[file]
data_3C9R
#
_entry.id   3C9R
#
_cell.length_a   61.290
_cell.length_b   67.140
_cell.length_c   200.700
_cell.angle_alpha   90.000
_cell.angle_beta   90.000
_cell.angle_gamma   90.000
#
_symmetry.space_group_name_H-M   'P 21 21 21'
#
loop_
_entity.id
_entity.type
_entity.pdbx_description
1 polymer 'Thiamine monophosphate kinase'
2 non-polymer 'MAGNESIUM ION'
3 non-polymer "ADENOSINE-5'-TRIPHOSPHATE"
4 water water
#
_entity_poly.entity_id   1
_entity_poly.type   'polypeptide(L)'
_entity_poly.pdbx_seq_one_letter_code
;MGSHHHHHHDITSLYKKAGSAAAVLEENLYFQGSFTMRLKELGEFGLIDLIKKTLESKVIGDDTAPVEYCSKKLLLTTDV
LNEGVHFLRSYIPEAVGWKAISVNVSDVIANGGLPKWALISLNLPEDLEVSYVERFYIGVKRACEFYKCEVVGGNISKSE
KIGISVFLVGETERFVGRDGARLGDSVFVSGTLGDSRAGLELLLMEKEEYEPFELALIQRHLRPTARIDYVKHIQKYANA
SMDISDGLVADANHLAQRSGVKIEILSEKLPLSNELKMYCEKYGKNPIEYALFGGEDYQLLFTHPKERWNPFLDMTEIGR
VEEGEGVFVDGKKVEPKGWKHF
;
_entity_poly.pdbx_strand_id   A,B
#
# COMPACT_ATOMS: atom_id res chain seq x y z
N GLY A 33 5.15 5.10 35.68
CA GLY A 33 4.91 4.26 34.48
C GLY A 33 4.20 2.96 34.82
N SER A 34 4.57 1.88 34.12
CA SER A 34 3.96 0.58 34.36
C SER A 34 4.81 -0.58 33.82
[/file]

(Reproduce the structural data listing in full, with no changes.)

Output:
data_3C9R
#
_entry.id   3C9R
#
_cell.length_a   61.290
_cell.length_b   67.140
_cell.length_c   200.700
_cell.angle_alpha   90.000
_cell.angle_beta   90.000
_cell.angle_gamma   90.000
#
_symmetry.space_group_name_H-M   'P 21 21 21'
#
loop_
_entity.id
_entity.type
_entity.pdbx_description
1 polymer 'Thiamine monophosphate kinase'
2 non-polymer 'MAGNESIUM ION'
3 non-polymer "ADENOSINE-5'-TRIPHOSPHATE"
4 water water
#
_entity_poly.entity_id   1
_entity_poly.type   'polypeptide(L)'
_entity_poly.pdbx_seq_one_letter_code
;MGSHHHHHHDITSLYKKAGSAAAVLEENLYFQGSFTMRLKELGEFGLIDLIKKTLESKVIGDDTAPVEYCSKKLLLTTDV
LNEGVHFLRSYIPEAVGWKAISVNVSDVIANGGLPKWALISLNLPEDLEVSYVERFYIGVKRACEFYKCEVVGGNISKSE
KIGISVFLVGETERFVGRDGARLGDSVFVSGTLGDSRAGLELLLMEKEEYEPFELALIQRHLRPTARIDYVKHIQKYANA
SMDISDGLVADANHLAQRSGVKIEILSEKLPLSNELKMYCEKYGKNPIEYALFGGEDYQLLFTHPKERWNPFLDMTEIGR
VEEGEGVFVDGKKVEPKGWKHF
;
_entity_poly.pdbx_strand_id   A,B
#
# COMPACT_ATOMS: atom_id res chain seq x y z
N GLY A 33 5.15 5.10 35.68
CA GLY A 33 4.91 4.26 34.48
C GLY A 33 4.20 2.96 34.82
N SER A 34 4.57 1.88 34.12
CA SER A 34 3.96 0.58 34.36
C SER A 34 4.81 -0.58 33.82